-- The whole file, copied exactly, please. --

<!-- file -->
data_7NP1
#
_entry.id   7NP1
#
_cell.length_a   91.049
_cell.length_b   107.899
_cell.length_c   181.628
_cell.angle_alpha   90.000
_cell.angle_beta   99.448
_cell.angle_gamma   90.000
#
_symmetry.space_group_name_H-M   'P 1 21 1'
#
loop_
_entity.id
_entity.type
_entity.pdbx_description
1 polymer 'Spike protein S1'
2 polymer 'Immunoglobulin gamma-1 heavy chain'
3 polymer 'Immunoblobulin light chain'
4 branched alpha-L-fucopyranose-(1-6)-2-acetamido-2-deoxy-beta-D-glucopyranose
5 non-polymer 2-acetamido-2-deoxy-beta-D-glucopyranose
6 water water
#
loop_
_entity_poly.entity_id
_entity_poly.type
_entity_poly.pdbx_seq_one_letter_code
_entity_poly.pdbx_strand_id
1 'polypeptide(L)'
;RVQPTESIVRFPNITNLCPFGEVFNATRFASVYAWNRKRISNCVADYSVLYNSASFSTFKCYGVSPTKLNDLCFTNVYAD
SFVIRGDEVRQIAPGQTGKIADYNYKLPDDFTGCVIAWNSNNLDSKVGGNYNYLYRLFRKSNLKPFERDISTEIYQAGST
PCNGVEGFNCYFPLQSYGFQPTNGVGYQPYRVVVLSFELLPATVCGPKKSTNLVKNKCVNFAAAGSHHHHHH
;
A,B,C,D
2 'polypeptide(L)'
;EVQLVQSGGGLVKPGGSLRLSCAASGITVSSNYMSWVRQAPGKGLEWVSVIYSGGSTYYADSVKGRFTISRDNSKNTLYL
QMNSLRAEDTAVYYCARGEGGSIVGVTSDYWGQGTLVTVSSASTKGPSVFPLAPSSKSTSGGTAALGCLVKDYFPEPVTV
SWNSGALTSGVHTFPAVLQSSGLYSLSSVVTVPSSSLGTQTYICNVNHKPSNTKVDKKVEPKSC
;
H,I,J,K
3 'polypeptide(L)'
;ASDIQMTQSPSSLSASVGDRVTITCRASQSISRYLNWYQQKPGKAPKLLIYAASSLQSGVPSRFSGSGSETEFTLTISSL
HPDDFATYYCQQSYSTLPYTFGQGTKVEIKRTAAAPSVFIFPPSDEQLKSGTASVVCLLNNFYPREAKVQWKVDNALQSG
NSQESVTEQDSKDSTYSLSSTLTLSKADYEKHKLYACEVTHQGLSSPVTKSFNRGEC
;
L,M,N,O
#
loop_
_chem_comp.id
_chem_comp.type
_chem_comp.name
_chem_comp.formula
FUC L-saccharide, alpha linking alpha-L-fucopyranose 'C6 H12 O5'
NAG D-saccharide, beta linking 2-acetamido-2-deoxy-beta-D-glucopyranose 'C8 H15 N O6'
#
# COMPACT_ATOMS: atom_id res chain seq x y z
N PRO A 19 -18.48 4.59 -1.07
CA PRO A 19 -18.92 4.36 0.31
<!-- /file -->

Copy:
data_7NP1
#
_entry.id   7NP1
#
_cell.length_a   91.049
_cell.length_b   107.899
_cell.length_c   181.628
_cell.angle_alpha   90.000
_cell.angle_beta   99.448
_cell.angle_gamma   90.000
#
_symmetry.space_group_name_H-M   'P 1 21 1'
#
loop_
_entity.id
_entity.type
_entity.pdbx_description
1 polymer 'Spike protein S1'
2 polymer 'Immunoglobulin gamma-1 heavy chain'
3 polymer 'Immunoblobulin light chain'
4 branched alpha-L-fucopyranose-(1-6)-2-acetamido-2-deoxy-beta-D-glucopyranose
5 non-polymer 2-acetamido-2-deoxy-beta-D-glucopyranose
6 water water
#
loop_
_entity_poly.entity_id
_entity_poly.type
_entity_poly.pdbx_seq_one_letter_code
_entity_poly.pdbx_strand_id
1 'polypeptide(L)'
;RVQPTESIVRFPNITNLCPFGEVFNATRFASVYAWNRKRISNCVADYSVLYNSASFSTFKCYGVSPTKLNDLCFTNVYAD
SFVIRGDEVRQIAPGQTGKIADYNYKLPDDFTGCVIAWNSNNLDSKVGGNYNYLYRLFRKSNLKPFERDISTEIYQAGST
PCNGVEGFNCYFPLQSYGFQPTNGVGYQPYRVVVLSFELLPATVCGPKKSTNLVKNKCVNFAAAGSHHHHHH
;
A,B,C,D
2 'polypeptide(L)'
;EVQLVQSGGGLVKPGGSLRLSCAASGITVSSNYMSWVRQAPGKGLEWVSVIYSGGSTYYADSVKGRFTISRDNSKNTLYL
QMNSLRAEDTAVYYCARGEGGSIVGVTSDYWGQGTLVTVSSASTKGPSVFPLAPSSKSTSGGTAALGCLVKDYFPEPVTV
SWNSGALTSGVHTFPAVLQSSGLYSLSSVVTVPSSSLGTQTYICNVNHKPSNTKVDKKVEPKSC
;
H,I,J,K
3 'polypeptide(L)'
;ASDIQMTQSPSSLSASVGDRVTITCRASQSISRYLNWYQQKPGKAPKLLIYAASSLQSGVPSRFSGSGSETEFTLTISSL
HPDDFATYYCQQSYSTLPYTFGQGTKVEIKRTAAAPSVFIFPPSDEQLKSGTASVVCLLNNFYPREAKVQWKVDNALQSG
NSQESVTEQDSKDSTYSLSSTLTLSKADYEKHKLYACEVTHQGLSSPVTKSFNRGEC
;
L,M,N,O
#
loop_
_chem_comp.id
_chem_comp.type
_chem_comp.name
_chem_comp.formula
FUC L-saccharide, alpha linking alpha-L-fucopyranose 'C6 H12 O5'
NAG D-saccharide, beta linking 2-acetamido-2-deoxy-beta-D-glucopyranose 'C8 H15 N O6'
#
# COMPACT_ATOMS: atom_id res chain seq x y z
N PRO A 19 -18.48 4.59 -1.07
CA PRO A 19 -18.92 4.36 0.31